Hi, my name is Maren, and I’m not an alcoholic. But I’ve heard that denial is the first sign—so who knows? I’ve also heard that drinking alone is indicative of a drinking problem, which leads me to suspect that either I’m a lush or a huge George Thorogood fan. Either way, it was time to get out and knock a couple back with some good friends and complete strangers.
The first case challenging the state's new medical marijuana policy closed with a settlement.
What did a Denver court decide about protesters in Albuquerque? What was found under the Atrisco land grant? How many voters in one N.M. county refuse party affiliation? What's going on at Bennigan's?
You wouldn’t peg Chris Haw and Shane Claiborne as monks. Haw carries himself like a rock climber. Claiborne sports dreadlocks and quotes St. Francis and Gandhi with a hillbilly twang.
On Election Day, Bernalillo County usually needs 2,500 poll workers—a one-day, 14-hour job that could arguably be among the most important in the democratic process. This year, the county will need 3,000, minimum.
Like the current state of technology for electric car batteries, altruism can take us only so far in moving our economy to new forms of energy. Economic carrots and sticks have more control over our energy future than good intentions.
A common myth about Bigfoot—the huge, hairy, unknown beast reported by many but rarely if ever photographed—is that there’s only one of them. But, of course, if it’s a real animal, the creatures must have a large enough breeding population to survive through generations. There’s gotta be a boy Bigfoot and a girl Bigfoot, and after some sort of ritualized courtship (possibly involving gift-giving and/or a handful of warm poo), they do the Horizontal Bigfoot Love Dance and then we have a Bigfoot baby.
DATELINE: New Zealand—Hundreds of thousands of dollars in cameras and equipment were lost by media members after a boat sank at a ceremony designed to send off the country’s Olympic rowing team. No one died or was seriously injured in the incident, and the seven journalists and boat pilot—all wearing lifejackets—were plucked from the frigid water of Lake Karapiro. New Zealand Herald photographer Sarah Ivey told the story in her own newspaper: “There was just water gushing in over the front like something out of Titanic and all of a sudden I was up to my knees in it,” she reported. “Everyone was screaming and swearing ... but mostly everyone was shouting, Oh hell, I’ve lost my lens or Oh hell, I’ve got to get my camera out of the water.” A New Zealand spokesperson has promised an investigation into the incident, as the boat employed in transporting the media members should have been capable of holding 12 without fear of capsizing, and stated that divers would attempt to retrieve the missing equipment. Said Ivey, “It would have been the World Press Photo of the Year—all the photographers trying to keep their gear up in the air—but no one could take the picture.”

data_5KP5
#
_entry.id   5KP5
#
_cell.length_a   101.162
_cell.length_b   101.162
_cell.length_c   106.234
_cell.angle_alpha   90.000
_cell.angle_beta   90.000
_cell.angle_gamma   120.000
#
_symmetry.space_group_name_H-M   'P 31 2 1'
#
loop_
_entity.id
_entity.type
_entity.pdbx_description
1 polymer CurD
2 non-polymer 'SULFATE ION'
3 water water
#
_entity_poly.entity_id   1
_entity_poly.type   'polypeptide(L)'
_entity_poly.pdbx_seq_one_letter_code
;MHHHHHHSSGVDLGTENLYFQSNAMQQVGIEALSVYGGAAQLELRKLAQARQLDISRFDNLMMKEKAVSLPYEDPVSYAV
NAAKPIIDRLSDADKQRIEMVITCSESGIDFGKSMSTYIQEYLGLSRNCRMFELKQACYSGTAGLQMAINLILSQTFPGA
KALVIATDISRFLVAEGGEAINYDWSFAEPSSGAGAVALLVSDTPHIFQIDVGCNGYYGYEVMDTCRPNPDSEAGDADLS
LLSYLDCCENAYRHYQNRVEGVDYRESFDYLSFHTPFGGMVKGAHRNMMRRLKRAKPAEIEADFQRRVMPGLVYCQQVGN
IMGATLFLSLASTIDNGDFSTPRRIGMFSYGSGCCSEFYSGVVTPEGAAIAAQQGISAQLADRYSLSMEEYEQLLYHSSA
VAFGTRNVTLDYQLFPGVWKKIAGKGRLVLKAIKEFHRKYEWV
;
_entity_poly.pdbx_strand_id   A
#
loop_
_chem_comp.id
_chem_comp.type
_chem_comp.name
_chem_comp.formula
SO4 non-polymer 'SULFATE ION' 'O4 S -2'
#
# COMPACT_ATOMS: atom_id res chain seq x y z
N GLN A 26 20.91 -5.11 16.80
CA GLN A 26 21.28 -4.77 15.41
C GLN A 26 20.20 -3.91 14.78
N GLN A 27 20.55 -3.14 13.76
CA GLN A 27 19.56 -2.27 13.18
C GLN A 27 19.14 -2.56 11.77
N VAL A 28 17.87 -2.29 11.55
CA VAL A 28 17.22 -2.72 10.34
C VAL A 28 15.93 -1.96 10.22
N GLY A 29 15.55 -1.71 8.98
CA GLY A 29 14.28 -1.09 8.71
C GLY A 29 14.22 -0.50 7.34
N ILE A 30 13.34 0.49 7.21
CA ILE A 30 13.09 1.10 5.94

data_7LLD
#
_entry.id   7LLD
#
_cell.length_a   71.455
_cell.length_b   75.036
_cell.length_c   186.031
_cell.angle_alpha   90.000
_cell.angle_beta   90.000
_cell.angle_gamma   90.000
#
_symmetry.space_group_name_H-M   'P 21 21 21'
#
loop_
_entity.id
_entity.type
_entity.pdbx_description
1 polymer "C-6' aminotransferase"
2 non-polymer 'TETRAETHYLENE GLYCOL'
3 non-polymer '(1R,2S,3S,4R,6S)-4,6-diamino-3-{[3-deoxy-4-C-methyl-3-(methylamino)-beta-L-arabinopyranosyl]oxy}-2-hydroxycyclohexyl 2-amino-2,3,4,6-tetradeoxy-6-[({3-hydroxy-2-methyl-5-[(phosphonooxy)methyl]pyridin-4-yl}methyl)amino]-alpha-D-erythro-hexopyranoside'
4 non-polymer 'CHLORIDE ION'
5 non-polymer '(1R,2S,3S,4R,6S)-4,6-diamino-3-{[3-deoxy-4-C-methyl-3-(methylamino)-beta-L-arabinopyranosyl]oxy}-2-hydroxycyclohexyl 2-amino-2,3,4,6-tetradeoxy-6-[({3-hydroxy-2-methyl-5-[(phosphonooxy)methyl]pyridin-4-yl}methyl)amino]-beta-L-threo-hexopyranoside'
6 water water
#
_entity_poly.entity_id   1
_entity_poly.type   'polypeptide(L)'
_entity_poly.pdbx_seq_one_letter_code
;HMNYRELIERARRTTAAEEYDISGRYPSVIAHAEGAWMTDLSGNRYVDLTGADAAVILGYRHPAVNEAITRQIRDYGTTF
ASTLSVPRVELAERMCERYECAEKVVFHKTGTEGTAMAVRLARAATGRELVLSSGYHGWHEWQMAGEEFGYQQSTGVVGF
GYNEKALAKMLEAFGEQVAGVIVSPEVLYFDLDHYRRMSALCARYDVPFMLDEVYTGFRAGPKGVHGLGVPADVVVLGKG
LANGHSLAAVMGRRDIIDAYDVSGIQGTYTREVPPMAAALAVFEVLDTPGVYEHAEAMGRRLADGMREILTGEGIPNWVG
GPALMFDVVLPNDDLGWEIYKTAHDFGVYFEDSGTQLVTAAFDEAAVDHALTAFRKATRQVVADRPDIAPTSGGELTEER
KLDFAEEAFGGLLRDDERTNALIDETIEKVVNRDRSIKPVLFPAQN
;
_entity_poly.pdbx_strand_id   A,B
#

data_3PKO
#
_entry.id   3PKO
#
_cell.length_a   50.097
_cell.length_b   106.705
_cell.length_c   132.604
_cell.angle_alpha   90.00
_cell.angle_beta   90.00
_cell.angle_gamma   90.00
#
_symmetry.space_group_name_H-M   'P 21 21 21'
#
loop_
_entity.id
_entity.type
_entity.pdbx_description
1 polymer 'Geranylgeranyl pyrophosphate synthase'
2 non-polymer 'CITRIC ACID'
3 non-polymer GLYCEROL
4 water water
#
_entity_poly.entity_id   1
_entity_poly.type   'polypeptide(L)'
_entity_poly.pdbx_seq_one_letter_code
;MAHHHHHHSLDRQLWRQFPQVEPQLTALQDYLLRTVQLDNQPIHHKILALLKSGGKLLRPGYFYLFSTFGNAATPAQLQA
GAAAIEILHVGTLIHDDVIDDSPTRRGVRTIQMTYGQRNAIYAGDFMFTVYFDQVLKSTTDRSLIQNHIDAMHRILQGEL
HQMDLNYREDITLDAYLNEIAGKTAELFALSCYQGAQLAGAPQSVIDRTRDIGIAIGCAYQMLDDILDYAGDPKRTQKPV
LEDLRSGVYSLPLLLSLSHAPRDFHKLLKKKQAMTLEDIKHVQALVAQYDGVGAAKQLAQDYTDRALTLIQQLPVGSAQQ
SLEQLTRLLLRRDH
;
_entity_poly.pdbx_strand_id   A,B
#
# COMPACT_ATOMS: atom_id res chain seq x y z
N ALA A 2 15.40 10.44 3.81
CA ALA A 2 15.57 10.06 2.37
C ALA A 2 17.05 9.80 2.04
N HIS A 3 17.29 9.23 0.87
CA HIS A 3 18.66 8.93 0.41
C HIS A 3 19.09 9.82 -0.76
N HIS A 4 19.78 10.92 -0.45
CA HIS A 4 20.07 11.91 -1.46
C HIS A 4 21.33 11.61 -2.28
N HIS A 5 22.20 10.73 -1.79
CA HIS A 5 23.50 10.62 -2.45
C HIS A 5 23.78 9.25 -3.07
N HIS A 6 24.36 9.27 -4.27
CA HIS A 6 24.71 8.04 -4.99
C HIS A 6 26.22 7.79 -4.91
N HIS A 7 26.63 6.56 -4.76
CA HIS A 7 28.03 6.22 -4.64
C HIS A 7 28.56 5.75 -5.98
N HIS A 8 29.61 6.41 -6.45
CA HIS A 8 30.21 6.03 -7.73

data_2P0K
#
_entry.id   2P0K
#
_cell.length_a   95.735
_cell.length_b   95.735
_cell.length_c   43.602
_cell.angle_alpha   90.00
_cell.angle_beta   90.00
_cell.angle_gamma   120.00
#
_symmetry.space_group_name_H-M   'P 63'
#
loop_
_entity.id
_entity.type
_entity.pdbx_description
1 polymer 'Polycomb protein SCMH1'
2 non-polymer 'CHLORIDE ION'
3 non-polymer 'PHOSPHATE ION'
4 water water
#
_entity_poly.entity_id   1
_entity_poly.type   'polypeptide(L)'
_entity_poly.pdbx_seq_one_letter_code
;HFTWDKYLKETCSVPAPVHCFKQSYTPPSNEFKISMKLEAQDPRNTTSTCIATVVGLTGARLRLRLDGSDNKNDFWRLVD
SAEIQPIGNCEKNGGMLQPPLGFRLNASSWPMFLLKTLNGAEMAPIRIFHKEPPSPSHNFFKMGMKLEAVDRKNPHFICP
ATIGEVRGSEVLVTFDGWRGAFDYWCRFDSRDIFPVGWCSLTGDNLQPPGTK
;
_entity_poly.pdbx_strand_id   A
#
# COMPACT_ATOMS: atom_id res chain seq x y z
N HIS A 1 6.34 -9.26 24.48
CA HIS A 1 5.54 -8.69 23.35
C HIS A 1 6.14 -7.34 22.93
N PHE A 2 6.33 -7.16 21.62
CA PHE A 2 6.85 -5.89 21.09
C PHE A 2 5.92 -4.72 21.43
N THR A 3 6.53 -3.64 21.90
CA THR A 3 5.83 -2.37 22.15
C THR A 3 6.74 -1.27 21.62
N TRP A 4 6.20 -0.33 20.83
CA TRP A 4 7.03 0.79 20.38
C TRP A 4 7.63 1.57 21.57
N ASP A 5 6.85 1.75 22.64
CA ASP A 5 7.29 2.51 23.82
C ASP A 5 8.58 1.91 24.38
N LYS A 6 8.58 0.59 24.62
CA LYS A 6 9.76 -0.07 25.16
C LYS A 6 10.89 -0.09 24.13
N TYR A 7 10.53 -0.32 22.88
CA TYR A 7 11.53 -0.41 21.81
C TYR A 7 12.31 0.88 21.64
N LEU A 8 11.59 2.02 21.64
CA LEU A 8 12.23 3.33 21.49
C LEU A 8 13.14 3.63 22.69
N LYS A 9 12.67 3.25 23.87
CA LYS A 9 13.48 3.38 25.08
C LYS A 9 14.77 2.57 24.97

Just when you thought you were done shaking off your hangover from the last Old Main Fest (held in May at the Albuquerque Press Club), Burque music hellion and The Old Main frontman Rod Lacy is asking you to get wild again—"in the tall pines of the Zuni Mountains."
In a kilt and leather Viking helmet with duct-taped-in Heidi braids, Erik Peterson takes the stage in San Diego. The song: "Who's Your Daddy?" by Finnish heavy metal band Lordi. As the second challenger, he gives it his best for 60 seconds, even incorporating his signature jump splits.
On a recent Sunday evening, vocalist Patti Littlefield took a drive up NM 14 to Madrid to catch the Alpha Cats’ last set at the Mine Shaft, that venerable kick-ass tavern featuring the longest bar in New Mexico.
No matter how loved or hated, every president will be mocked. It's included in the Constitution under "Responsibilities of the Head of State”: You shall be made fun of in good times and in bad—deal with it.